Holiday Checklist

Our top tip

Fully service your Vehicle. After a year of saving for your dream holiday, breaking down is the last thing you want!

Travel Insurance

Buy good quality insurance. Compare the prices and cover before you buy.

1. Almost a third of travel insurance claims are for cancellation. Take out insurance as soon as you book your holiday to ensure you are covered for this. Check exactly what your insurance does and does not cover. Make sure your policy cover provides for: a. all medical bills b. an air ambulance in case you need to be flown home c. bringing your family home in the event of your illness or injury d. any potentially hazardous sporting activities you may be planning e. replacing and / or bringing your car home if you are taking it abroad

2. If you plan to rely on free cover provided as a benefit on your credit card, get a copy of the cover and read it carefully. For example, it may not cover your return journey, or may only cover you if the full amount of the holiday was paid via the card.

Consider leaving valuables and jewelry at home. If you do take valuables with make sure your insurance cover is sufficient and that you abide by the policy terms (such as storing them in a safe). Consider covering them under your household contents insurance.

Holiday health & safety

1. If you’re travelling within the EU, get a Form E111 from the Post Office, complete it and have it stamped, for free or reduced cost emergency medical care.

Check the vaccinations you need at least 6 weeks before you travel.

1. Pack any medication in your hand luggage.

2. Carry a spare doctors prescription for your medication in a separate bag. Note the generic names of prescription drugs as brand names may vary.

3. Carry a prescription for your glasses.

If you or any of your party requires emergency treatment, make sure you call your travel insurer’s emergency help line as soon as is practical, and take their advice. If you don’t, they may refuse to pay for any treatment required.

Holiday money & Travellers Cheques

1. Make sure you have enough to cover emergencies.

2. Don’t rely on one thing – take a mixture of cash, travellers cheques and credit / debit cards.

3. Keep a record of your travellers’ cheque numbers in a different place to your travellers cheques.

4. Travel insurance policies only pay out for stolen cash if is taken from a safe. We suggest that you get a safe. The small cost is worth the additional security.

5. Take sensible precautions – don’t carry all of your cards, travellers cheques and cash with you – you’ll be stuck if you do and they’re stolen. Carry only as much money as you need for the day, plus a little extra for emergencies.

In most of Europe you now need euros. For the US always take dollar denominated travellers cheques, which are accepted in most stores and restaurants. Also take dollars to Eastern Europe, Latin America and the Caribbean.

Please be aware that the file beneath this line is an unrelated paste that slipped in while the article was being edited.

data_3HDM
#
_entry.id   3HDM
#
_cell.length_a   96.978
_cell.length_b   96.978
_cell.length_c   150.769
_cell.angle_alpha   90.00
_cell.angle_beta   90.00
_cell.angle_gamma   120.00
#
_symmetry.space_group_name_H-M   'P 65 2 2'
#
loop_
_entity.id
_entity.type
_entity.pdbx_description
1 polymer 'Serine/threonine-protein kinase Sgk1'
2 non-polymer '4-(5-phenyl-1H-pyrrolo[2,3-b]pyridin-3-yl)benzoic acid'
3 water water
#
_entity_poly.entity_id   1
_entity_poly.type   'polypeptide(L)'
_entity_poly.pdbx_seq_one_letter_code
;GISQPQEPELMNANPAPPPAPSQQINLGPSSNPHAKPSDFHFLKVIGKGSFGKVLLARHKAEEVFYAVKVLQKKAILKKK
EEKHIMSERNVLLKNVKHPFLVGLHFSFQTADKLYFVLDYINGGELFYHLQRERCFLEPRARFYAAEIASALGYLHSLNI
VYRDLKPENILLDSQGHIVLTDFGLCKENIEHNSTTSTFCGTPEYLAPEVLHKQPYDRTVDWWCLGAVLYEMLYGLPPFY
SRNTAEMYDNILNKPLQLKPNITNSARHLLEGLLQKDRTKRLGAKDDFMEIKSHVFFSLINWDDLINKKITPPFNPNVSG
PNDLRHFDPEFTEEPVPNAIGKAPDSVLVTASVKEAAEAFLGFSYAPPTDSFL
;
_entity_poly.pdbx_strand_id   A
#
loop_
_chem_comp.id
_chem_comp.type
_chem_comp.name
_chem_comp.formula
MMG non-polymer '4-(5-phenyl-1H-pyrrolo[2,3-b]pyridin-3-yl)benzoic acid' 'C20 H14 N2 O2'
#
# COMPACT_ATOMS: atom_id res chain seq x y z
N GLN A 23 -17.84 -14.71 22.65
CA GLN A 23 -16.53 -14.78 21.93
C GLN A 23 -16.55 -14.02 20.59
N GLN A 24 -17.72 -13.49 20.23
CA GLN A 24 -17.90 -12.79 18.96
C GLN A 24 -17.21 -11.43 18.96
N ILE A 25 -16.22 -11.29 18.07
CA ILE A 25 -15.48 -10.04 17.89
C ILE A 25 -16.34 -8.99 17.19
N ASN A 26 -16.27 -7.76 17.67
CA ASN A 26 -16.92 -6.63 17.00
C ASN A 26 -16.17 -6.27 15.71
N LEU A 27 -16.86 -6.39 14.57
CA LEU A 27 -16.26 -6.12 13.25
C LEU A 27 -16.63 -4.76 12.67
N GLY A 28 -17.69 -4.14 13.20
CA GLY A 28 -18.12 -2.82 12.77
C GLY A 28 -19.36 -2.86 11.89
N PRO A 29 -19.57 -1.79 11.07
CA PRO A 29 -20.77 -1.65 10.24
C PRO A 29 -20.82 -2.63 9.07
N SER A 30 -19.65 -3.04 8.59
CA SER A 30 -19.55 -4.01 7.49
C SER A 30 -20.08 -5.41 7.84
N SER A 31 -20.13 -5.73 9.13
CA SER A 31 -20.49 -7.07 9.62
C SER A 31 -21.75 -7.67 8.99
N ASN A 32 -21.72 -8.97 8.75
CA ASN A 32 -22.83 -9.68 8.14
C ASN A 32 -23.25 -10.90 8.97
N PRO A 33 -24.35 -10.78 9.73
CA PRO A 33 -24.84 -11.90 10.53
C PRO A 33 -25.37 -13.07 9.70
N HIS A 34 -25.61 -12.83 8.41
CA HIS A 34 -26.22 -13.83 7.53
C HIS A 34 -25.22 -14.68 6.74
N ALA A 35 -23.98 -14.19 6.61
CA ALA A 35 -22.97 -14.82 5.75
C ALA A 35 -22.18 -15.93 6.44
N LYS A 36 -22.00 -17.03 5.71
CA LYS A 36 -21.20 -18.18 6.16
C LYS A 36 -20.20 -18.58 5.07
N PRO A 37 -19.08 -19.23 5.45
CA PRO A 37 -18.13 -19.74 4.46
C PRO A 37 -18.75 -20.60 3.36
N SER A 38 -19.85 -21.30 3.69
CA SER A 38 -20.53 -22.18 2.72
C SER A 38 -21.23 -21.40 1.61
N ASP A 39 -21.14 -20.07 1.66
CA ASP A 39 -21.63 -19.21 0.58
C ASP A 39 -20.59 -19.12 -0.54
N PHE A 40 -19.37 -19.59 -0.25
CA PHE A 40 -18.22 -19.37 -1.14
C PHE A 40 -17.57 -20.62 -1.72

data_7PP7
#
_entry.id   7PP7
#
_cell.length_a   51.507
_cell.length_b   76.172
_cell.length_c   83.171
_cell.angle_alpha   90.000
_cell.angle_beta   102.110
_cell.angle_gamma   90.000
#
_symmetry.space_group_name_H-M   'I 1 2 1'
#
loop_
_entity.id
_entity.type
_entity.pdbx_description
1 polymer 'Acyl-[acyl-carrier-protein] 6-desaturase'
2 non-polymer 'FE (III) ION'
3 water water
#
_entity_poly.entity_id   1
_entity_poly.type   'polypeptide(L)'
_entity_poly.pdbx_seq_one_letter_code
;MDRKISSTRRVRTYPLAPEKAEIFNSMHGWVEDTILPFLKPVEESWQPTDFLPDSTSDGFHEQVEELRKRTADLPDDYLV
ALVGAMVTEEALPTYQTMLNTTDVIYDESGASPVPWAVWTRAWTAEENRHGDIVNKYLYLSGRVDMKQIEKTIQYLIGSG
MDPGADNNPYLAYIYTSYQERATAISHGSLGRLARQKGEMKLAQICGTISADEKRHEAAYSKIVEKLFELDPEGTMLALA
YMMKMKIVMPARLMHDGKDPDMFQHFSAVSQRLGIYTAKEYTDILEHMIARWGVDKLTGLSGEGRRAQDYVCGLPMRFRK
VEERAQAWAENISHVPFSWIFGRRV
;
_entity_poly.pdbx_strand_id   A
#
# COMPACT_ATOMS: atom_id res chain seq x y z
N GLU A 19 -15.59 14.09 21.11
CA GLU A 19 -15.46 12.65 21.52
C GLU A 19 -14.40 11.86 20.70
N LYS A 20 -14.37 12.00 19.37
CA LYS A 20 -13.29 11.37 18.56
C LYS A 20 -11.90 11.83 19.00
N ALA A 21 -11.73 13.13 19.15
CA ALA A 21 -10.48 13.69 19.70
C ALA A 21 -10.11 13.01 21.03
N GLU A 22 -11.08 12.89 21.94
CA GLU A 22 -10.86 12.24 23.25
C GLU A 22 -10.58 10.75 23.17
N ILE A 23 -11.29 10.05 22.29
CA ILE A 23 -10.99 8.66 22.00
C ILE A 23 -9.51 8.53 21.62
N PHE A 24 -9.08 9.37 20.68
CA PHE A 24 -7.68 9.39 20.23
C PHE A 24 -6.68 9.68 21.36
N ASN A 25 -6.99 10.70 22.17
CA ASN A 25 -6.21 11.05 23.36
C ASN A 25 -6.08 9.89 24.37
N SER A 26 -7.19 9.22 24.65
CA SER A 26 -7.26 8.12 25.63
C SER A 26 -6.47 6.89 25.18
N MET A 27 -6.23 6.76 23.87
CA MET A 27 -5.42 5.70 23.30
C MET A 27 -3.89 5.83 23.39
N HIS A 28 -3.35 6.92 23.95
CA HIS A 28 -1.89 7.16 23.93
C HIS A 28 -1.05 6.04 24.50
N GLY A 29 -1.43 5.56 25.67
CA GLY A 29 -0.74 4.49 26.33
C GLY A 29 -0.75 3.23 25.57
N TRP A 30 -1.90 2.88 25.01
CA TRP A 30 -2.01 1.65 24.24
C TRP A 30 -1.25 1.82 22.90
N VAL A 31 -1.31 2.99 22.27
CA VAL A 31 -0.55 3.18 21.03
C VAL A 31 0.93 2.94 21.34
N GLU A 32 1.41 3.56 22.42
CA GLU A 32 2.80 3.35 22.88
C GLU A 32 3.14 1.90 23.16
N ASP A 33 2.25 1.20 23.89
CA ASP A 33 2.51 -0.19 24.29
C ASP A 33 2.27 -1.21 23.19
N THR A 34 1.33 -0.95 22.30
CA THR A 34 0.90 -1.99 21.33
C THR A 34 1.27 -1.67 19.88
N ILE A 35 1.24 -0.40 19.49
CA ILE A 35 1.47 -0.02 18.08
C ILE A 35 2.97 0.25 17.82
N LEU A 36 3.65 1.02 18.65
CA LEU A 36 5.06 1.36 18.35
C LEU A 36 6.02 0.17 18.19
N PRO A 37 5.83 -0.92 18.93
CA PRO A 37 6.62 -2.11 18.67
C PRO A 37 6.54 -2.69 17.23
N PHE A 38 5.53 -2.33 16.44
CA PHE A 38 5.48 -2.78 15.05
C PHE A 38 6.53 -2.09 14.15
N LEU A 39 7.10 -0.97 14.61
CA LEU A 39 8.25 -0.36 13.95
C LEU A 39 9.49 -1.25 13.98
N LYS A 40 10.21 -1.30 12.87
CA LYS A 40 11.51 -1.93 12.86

Taking your credit cards on holiday with you

1. Check credit / debit card expiry dates before you travel

2. Only take the cards on holiday that you are likely to use – leave store cards, company credit cards, and any other cards you won’t use in a safe place at home – and be 100% positive you know which cards you have with you.

3. When is your statement / payment due? Consider making an advance payment if it falls due during your holiday. You don’t want your card to be put on stop when you might need to use it.

4. If you intend to spend heavily on your card, especially if this is outside your normal spending pattern, let your card issuer know before you travel. Your spending might be picked up by the card issuer’s automated fraud programs, which also put your card on stop!

Make sure the card is accepted in the country you are visiting, especially if you plan to draw cash on them.

1. Check sales vouchers carefully before signing – especially the number of zeros. Put a line through any blank space and always keep a copy of the sales voucher.

2. Whilst on holiday don’t carry all of your cards with you – leave at least one in the hotel safe.

3. Don’t lose sight of your cards in shops or restaurants – dishonest merchants only need a few seconds and one swipe of your card to get all of the information they need to make a copy of it.

4. Report lost or stolen cards to your card issuer immediately – quick reporting limits your responsibility for unauthorised use.

Make a note of debit and credit card company emergency telephone numbers.

Passports and other travel documents

1. Even when visiting EU countries you should take a passport. I may not be checked checked, but some authorities ask for it as proof of ID. You do not need a passport to visit Ireland.

2. Check your passport will be valid for the whole trip. Remember that some countries also require that your passport is valid for at least another 6 months.

There is a semi-online application process, but it’s slower than the normal offline service! You can complete an application form online at this UK Passport Office Website. The passport office will print the form and post it to you for you to sign and enclose the relevant documents. But note: you can’t submit online and, because it’s a slow service, you shouldn’t use it if you are travelling within the next 4 week.

The UK Passport Agency aims to process all correct passport applications within 10 working days. Alternatively, for a fee of around £5 – £10 main Post Offices will check your application is correctly completed and forward it to the Passport Agency for you. If you use this service your passport should be returned within four days. You can find information on UK passports at the UK Passport Office Website.